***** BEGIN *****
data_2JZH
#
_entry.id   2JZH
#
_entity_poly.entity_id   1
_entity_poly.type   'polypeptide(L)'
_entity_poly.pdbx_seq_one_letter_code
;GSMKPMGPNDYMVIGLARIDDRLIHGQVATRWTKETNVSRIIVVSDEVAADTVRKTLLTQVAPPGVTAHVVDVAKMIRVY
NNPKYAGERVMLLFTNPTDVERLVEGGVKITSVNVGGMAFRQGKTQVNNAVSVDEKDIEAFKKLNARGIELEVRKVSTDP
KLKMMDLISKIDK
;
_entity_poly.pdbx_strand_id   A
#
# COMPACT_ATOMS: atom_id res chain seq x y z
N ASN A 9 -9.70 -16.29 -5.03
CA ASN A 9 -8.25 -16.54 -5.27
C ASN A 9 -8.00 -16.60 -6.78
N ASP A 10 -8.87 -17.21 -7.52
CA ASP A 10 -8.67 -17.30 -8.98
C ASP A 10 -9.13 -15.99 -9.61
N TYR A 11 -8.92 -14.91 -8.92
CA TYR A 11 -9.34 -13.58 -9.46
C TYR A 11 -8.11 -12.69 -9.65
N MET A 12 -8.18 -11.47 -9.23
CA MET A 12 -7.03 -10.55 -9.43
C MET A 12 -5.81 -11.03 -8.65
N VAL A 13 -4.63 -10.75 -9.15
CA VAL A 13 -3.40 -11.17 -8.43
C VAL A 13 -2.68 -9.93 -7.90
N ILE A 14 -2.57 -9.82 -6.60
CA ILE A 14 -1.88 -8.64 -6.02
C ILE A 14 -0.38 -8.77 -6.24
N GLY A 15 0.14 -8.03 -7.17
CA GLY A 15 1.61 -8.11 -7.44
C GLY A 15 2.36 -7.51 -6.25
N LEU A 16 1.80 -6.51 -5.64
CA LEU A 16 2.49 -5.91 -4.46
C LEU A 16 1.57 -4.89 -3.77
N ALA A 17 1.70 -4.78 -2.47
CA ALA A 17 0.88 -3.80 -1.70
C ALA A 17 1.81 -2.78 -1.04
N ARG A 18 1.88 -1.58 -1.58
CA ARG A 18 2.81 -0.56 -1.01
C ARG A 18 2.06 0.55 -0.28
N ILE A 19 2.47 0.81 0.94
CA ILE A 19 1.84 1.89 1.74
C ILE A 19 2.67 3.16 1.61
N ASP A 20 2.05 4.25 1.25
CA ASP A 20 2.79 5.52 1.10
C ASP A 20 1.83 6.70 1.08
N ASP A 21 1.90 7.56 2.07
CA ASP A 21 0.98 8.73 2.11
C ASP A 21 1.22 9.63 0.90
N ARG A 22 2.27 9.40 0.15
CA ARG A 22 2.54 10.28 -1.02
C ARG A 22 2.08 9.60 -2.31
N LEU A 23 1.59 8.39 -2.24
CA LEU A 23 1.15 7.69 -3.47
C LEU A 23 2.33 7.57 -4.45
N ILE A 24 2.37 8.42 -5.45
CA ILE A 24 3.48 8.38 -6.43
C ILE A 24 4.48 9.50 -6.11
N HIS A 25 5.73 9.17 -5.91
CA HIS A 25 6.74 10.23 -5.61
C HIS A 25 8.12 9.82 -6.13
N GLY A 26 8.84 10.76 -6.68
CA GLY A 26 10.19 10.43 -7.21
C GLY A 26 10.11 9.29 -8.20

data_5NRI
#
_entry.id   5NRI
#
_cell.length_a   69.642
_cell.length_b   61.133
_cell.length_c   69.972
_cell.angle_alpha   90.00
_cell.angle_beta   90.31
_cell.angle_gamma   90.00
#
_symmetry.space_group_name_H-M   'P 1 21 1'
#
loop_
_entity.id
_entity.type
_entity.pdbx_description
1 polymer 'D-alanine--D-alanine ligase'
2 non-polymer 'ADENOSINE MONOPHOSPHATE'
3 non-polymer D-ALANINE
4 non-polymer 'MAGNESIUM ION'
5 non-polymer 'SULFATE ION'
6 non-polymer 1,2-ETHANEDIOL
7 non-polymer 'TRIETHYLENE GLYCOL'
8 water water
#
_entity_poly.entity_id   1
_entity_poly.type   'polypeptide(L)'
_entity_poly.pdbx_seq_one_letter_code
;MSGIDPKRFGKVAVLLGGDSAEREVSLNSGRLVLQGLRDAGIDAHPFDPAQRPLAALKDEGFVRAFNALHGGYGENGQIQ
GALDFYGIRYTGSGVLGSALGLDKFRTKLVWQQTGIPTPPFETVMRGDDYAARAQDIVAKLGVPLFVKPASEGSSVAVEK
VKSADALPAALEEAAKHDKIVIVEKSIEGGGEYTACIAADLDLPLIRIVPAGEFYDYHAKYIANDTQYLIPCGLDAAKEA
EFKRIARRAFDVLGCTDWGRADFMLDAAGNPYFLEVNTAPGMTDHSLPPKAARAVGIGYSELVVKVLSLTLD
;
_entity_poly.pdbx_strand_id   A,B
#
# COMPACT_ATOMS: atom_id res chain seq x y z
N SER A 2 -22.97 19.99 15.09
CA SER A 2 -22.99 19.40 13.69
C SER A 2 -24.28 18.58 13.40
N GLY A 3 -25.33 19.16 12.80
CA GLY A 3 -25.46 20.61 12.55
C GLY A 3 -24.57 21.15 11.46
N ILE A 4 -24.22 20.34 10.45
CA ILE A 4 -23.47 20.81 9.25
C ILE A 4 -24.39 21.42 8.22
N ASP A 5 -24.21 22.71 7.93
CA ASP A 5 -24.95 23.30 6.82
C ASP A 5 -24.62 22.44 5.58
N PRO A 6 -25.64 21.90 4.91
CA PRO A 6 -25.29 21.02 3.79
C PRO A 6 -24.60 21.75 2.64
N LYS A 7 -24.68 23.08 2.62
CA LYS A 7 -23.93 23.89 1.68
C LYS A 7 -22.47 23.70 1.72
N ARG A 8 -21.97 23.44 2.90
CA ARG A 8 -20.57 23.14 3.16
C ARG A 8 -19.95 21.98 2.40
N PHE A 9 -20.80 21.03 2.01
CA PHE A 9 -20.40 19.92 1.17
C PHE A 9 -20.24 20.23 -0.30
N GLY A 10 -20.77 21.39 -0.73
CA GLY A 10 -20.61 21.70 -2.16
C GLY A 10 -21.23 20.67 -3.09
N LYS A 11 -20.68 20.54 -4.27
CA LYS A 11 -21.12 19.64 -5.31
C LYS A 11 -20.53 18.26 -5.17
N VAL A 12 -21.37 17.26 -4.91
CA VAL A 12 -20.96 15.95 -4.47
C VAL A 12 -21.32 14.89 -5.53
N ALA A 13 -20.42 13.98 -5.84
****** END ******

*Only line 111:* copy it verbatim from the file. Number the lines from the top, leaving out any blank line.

C GLY A 3 -24.57 21.15 11.46